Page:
Soviets Expel 25 British Citizens in Retaliation

Times Staff Writer

The Soviet Union on Saturday ordered the expulsion of 25 British Embassy staffers, journalists and businessmen in retaliation for Britain’s expulsion two days earlier of 25 Soviet citizens accused of spying.

British Ambassador Brian Cartledge said he was summoned to the Foreign Ministry on Saturday afternoon and told that the 25 Britons were being ordered to leave the country on the ground that they were engaged in “activities incompatible with their official status,” a diplomatic euphemism for espionage.

Cartledge said he categorically denied the accusations and protested the Soviet move “in the strongest terms.”


Largest in Years

Saturday’s action is believed to involve the largest number of resident Westerners that the Soviet Union has expelled in more than a decade.

British Foreign Office officials in London and British diplomats in Moscow said they were stunned by the dimension of Moscow’s action. Since London’s expulsion of 25 Soviets on Thursday, Foreign Office officials had said privately that some form of retaliation was probable, but they expressed belief that the action would be relatively minor.

There is precedent for such a low-key response. When Britain expelled a record 105 Soviet citizens in April, 1971, on charges of spying, Moscow retaliated by ousting only 18 Britons.

A Foreign Office source Saturday called the Soviet move “downright vicious” and said that it would further strain Anglo-Soviet relations.

In a formal statement, British Foreign Secretary Geoffrey Howe strongly condemned the Soviet action. There was no immediate retaliation, however.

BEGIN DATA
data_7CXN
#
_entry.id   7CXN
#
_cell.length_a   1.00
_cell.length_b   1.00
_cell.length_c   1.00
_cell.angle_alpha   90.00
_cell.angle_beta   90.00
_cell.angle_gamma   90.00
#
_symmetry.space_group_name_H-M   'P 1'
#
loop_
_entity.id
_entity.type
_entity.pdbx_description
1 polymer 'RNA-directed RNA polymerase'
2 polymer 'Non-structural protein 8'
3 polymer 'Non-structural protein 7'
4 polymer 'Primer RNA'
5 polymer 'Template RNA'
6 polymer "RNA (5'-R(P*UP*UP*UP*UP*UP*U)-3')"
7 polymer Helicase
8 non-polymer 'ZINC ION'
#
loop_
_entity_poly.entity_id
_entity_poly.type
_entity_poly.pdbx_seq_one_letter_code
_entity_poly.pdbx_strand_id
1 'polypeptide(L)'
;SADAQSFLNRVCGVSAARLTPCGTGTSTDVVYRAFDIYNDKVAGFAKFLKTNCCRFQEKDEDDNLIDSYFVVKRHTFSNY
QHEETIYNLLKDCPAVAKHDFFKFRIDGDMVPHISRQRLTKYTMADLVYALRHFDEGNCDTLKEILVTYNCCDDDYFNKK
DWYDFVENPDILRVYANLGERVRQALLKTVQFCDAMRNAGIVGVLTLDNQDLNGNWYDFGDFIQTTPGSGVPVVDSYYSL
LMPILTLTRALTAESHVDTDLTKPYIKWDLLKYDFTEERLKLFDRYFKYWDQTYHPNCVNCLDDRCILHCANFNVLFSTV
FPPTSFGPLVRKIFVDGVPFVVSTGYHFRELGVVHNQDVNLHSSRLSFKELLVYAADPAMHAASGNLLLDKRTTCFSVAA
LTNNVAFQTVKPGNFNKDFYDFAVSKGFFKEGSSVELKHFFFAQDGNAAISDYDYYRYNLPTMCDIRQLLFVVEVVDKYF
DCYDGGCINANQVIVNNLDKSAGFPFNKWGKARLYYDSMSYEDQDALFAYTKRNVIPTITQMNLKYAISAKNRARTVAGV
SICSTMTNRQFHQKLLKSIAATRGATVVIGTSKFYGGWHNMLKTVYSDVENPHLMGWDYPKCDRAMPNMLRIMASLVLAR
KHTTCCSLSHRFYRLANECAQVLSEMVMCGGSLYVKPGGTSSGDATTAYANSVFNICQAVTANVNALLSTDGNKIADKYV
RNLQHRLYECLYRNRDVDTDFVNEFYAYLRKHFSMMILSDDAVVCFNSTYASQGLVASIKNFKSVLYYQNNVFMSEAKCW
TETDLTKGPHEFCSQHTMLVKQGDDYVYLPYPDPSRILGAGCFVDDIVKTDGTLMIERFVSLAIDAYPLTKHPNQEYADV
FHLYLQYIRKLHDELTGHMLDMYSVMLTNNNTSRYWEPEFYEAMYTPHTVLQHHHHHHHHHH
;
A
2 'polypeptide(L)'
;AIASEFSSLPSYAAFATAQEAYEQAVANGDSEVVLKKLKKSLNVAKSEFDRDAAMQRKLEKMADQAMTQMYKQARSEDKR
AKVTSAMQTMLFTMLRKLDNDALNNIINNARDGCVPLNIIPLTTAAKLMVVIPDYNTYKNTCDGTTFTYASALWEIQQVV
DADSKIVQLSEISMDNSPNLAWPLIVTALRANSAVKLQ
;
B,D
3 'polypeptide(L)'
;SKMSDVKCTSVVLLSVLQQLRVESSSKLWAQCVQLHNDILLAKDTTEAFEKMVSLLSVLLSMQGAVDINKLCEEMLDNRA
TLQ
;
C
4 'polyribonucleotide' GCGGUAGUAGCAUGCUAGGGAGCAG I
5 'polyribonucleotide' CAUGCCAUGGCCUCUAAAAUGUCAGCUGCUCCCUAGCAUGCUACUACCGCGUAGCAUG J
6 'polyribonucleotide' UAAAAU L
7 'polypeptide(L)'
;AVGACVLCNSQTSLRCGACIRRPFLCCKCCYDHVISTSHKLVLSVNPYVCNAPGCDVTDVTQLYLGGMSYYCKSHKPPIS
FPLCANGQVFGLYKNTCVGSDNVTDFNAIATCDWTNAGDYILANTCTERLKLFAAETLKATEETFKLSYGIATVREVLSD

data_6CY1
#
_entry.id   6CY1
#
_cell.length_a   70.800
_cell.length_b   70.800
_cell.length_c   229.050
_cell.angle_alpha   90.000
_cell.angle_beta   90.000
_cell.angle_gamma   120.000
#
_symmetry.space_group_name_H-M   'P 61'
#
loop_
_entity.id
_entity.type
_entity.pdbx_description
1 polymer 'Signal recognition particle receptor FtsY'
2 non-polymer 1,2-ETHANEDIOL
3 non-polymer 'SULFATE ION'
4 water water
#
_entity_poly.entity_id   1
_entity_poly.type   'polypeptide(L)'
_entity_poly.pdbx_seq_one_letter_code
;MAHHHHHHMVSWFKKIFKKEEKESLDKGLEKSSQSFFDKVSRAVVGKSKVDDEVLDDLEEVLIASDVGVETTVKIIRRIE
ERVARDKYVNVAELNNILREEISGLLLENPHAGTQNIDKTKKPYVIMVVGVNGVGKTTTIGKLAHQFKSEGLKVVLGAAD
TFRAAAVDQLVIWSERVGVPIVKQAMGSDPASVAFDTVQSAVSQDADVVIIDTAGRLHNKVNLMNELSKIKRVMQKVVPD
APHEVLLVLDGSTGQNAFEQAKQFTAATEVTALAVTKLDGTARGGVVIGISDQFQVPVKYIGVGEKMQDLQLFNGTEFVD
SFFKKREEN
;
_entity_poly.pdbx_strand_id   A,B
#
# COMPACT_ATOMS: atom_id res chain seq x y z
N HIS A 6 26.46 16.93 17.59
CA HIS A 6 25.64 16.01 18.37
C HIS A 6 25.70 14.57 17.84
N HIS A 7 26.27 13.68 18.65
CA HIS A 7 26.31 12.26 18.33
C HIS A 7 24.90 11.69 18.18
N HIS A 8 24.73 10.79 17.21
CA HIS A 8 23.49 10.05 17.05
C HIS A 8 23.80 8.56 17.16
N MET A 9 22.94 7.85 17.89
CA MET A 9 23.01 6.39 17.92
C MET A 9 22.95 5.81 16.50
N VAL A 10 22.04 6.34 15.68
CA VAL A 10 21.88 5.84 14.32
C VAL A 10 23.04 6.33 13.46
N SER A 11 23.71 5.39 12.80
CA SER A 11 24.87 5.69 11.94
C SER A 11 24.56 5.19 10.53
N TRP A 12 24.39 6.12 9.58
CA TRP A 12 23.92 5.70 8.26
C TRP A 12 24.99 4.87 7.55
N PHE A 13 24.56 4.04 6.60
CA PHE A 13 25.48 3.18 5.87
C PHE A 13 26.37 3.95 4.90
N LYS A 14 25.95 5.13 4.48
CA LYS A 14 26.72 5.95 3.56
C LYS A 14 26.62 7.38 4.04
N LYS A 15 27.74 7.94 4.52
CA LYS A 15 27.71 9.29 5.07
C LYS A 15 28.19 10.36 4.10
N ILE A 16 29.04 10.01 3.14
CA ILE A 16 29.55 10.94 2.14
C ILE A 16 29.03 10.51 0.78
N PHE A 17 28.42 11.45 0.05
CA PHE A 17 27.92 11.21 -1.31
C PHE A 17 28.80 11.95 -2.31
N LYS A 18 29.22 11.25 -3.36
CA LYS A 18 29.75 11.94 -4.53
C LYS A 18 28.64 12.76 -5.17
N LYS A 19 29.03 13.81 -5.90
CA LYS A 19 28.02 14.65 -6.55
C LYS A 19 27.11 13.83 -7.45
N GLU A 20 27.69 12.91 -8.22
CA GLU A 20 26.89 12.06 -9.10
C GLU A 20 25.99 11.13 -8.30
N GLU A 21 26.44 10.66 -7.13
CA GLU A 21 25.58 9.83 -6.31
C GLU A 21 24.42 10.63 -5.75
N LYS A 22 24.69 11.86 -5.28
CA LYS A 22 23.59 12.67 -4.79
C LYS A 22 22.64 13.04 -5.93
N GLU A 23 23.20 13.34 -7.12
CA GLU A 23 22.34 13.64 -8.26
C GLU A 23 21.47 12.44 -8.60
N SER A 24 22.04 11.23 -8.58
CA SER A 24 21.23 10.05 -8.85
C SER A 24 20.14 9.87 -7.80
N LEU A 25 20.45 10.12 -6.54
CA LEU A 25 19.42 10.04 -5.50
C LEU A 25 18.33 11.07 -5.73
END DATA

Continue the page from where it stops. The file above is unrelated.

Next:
Setback to Relations

“We are now giving urgent and careful consideration to the implications,” Howe said in a prepared statement. “We have consistently made clear our wish for improved political and commercial relations with the Soviet Union and have worked hard for that, but this Soviet action, for which there is no objective justification whatsoever, is bound to set back that process.”


Prime Minister Margaret Thatcher--after meeting Mikhail S. Gorbachev in December, 1984, not long before he became the top Soviet leader--said she found that they “could do business together.”

The 25 British citizens ousted Saturday were given three weeks to leave the country, the same amount of time that Britain set Thursday when it expelled the 25 Soviet Embassy staff members, trade officials and journalists.

When it announced the Soviet expulsions, Britain said it was acting on information supplied by Oleg A. Gordievski, a Soviet diplomat identified as the London “resident,” or chief of KGB espionage operations, in Britain. In what is regarded as the most important British intelligence coup in two decades, Gordievski, 46, defected in London and has been granted political asylum.

Copenhagen Connection

Danish officials have said that Gordievski began cooperating with Danish and other Western intelligence agencies as early as 1966, only four years after he joined the KGB in Moscow. It is unclear why Gordievski decided to end his career now by defecting, but there have been reports that he was soon to be reassigned to Moscow.

Western diplomats in Moscow, in expecting the Soviets to take only token action against the British here, assumed the Kremlin would mainly seek to save face. Diplomats noted that when France expelled 47 Soviet officials for spying in 1983, Moscow took no retaliatory action at all.